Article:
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The art of accessibility

Jul 16, 2021

Marine Peters

“Everything we do in this new hospital is going to be assessed against accessibility”

When it opens in 2028, every day, thousands of patients, staff and visitors will come to The Ottawa Hospital’s new Civic Campus. When they arrive, clear, intuitive wayfinding will make it easy to move through the buildings. Patients will communicate with families, friends, even their clinical teams, through smart televisions sets in their rooms. Accessible washrooms, clinical areas, public spaces, and staff areas will be welcoming and comfortable for everyone, for people of all abilities.

“By ensuring that the space is designed to meet the needs of all  people, we can improve the   experience of staying, visiting or working at the new hospital, and remove unnecessary stress,” said Marnie Peters, Accessibility expert on the GBA Project Advisory Team for the new Civic development.

“No matter someone’s age, abilities or body size, we have to be able to accommodate them,” added Marnie, a world-renowned expert in creating accessible spaces, and a former gold medalist in the Sydney Paralympics for wheelchair basketball. “We need to design to accommodate the complexity of the human condition – including accommodations that people may not always associate with accessibility.”

This means that the Project Advisory Team needs to think beyond  meeting building codes and strive for “universal accessibility,” a design approach that assumes people will come to the new hospital with a range of abilities, which need to be accommodated in a wide range of accessible building features and equipment to be used by everyone.

The latest advances in accessibility technology will be applied to the new hospital, including new age-communication devices that accommodate persons with hearing loss, speech and communication disabilities. Each patient room will have a smart television that will facilitate video relay services, medical charting, and even sign language interpretation.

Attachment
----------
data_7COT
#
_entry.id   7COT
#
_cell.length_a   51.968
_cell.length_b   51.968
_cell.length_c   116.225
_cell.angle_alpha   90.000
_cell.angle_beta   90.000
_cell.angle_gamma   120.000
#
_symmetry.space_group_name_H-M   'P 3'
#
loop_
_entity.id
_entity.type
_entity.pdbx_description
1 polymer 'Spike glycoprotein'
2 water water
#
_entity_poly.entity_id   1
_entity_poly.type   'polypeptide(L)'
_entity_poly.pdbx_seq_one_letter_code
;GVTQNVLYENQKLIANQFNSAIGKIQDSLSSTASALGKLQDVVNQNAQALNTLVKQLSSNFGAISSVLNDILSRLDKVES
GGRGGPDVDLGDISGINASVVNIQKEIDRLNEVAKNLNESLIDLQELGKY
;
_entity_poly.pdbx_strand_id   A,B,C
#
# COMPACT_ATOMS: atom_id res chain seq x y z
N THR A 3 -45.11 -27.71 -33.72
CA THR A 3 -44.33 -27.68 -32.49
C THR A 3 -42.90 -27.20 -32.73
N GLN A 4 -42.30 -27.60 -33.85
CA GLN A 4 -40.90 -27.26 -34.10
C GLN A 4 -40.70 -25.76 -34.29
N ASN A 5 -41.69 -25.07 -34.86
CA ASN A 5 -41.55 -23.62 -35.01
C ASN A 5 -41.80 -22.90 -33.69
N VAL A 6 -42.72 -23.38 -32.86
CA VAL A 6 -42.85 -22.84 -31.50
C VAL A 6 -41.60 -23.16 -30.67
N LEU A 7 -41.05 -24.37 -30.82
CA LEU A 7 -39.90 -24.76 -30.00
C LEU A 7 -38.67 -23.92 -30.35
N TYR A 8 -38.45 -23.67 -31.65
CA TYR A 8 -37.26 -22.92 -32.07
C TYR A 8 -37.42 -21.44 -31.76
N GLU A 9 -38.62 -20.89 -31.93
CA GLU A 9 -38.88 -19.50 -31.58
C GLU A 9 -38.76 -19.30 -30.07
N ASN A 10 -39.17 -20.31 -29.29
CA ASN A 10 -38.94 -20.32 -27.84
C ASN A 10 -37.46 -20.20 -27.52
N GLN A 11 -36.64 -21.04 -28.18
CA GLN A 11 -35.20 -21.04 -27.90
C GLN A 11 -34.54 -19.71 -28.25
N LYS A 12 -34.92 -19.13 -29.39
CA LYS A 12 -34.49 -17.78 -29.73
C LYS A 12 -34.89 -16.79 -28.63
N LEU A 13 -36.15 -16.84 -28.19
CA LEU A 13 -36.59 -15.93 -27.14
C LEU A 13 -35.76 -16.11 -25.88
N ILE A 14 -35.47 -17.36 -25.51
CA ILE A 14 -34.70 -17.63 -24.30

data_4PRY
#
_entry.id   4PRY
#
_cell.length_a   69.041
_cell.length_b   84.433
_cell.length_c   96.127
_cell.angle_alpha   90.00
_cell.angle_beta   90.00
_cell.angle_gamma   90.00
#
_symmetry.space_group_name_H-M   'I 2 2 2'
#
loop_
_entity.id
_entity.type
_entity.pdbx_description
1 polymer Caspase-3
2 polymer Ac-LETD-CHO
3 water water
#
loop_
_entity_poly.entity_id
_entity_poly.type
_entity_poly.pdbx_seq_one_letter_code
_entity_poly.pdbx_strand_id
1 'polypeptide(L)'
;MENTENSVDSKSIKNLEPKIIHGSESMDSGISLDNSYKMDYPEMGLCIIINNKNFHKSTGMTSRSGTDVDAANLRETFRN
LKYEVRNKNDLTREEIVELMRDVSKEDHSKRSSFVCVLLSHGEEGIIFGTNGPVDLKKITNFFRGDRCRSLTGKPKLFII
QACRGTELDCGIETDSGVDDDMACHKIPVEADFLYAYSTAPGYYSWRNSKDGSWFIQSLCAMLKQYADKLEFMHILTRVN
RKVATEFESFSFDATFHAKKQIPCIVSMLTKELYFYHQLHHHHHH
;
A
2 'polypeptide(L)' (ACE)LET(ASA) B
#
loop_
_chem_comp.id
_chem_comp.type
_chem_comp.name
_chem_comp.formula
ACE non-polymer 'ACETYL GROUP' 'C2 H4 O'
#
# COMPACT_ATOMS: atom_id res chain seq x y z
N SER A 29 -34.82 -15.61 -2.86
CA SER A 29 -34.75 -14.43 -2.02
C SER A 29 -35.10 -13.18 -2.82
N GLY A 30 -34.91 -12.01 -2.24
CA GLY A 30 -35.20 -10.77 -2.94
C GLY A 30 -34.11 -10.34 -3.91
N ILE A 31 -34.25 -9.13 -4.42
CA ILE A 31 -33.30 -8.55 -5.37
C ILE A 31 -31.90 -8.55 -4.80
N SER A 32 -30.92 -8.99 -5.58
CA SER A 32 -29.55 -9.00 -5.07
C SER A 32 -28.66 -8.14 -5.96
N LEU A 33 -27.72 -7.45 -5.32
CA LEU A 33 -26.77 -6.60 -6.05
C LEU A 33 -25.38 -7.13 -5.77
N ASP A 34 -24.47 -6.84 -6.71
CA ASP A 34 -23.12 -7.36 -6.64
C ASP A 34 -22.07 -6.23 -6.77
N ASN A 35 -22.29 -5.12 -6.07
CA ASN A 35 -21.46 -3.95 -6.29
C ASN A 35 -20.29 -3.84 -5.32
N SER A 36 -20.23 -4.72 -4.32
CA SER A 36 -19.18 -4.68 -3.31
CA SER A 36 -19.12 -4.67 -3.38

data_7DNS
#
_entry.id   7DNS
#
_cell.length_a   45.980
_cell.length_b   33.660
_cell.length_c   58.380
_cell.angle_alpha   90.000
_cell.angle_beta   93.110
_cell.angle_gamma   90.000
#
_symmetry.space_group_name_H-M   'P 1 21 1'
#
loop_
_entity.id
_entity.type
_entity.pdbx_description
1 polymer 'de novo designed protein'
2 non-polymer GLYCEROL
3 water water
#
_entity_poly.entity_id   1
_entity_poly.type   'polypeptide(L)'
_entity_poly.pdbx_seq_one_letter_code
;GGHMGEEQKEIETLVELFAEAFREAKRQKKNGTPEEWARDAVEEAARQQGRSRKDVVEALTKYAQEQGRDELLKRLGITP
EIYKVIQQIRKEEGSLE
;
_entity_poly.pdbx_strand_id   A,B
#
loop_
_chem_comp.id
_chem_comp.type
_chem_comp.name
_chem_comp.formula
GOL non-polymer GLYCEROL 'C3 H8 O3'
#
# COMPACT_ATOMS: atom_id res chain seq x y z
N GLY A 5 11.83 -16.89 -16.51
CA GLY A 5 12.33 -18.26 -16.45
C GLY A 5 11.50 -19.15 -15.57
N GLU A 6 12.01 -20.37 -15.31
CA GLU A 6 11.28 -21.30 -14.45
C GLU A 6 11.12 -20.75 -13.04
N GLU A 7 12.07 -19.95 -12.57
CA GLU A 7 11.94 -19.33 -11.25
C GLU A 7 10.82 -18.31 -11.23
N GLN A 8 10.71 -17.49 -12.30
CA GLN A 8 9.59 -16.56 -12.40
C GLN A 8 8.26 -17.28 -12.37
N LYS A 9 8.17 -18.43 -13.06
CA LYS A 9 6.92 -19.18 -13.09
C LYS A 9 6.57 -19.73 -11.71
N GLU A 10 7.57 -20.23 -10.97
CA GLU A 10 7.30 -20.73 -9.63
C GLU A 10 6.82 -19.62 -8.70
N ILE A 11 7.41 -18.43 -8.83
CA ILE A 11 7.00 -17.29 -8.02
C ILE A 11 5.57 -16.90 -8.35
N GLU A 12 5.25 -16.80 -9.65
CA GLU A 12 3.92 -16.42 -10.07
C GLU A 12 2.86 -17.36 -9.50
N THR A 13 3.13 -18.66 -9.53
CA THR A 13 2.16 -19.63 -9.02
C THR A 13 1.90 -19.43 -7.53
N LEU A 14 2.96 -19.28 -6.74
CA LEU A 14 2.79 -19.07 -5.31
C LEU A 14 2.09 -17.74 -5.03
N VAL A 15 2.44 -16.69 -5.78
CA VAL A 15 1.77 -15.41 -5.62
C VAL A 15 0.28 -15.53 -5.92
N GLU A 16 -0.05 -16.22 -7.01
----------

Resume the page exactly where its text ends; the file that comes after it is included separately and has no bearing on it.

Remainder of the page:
“I am the accessibility expert, but accessibility is not my job. It’s the whole team’s job,” Marnie stated. “It needs to be in our DNA as part of every decision the team makes.”

Serge Falardeau is The Ottawa Hospital’s Accessibility Coordinator.

Serge Falardeau is The Ottawa Hospital’s Accessibility Coordinator.

Serge Falardeau, The Ottawa Hospital’s Accessibility Coordinator, has worked on many projects aiming to improve accessibility at The Ottawa Hospital’s campuses. He said he finds it inspiring that a focus on accessible design is now incorporated into each of the planning and design phases of the new Civic development.

“When accessibility is an afterthought, it is very costly to try to retrofit the design to correct it. In some cases, it’s impossible to correct, and that means our goal to be as inclusive as possible is compromised,” Serge said.

“With a project of this magnitude and importance, we want to get it right from the beginning, “he added. “To ensure access to excellence in health care for all, we need to use that accessibility lens to continue to identify, remove and prevent new barriers.”

People who come into the hospital should be in an environment where they can focus on their care, on visiting their loved ones, or on their work, added Marnie. They shouldn’t have to request special accommodation or expend any emotional stress worrying about whether the equipment in an exam room will meet their needs, or if they’ll be able to locate an accessible washroom.

“If every washroom is accessible, then you no longer have to worry about whether someone is giving you directions to a washroom you can’t actually use,” said Marnie. “Universal accessibility brings back human dignity, for everyone.”

Designing for universal accessibility also improves the experience for people who live with multiple types of disability. In a facility built to today’s modern building codes, for example, someone who is recovering from a concussion might still become nauseous when looking at a busy flooring pattern. Someone who has hearing loss might not hear his or her name being called in a busy waiting room, causing an appointment to be missed.  Disabilities come in many forms and functions, both visible and invisible.

“People with disabilities are everywhere, and they strive to do everything, and be part of what life has to offer.  There was a time when society may have considered the patient in the wheelchair as disabled, but that is only a glimpse of reality.  People with disabilities are also visiting loved ones. They’re nurses, doctors, physiotherapists and volunteers.  They are staff members at The Ottawa Hospital,” added Marnie.

“The new Civic development is taking a holistic look at accessibility to plan, design, and operate the most inclusive and user-friendly hospital anywhere in the world. Our goal is to meet the needs of the whole region we serve, when we open in 2028 and well into the future.”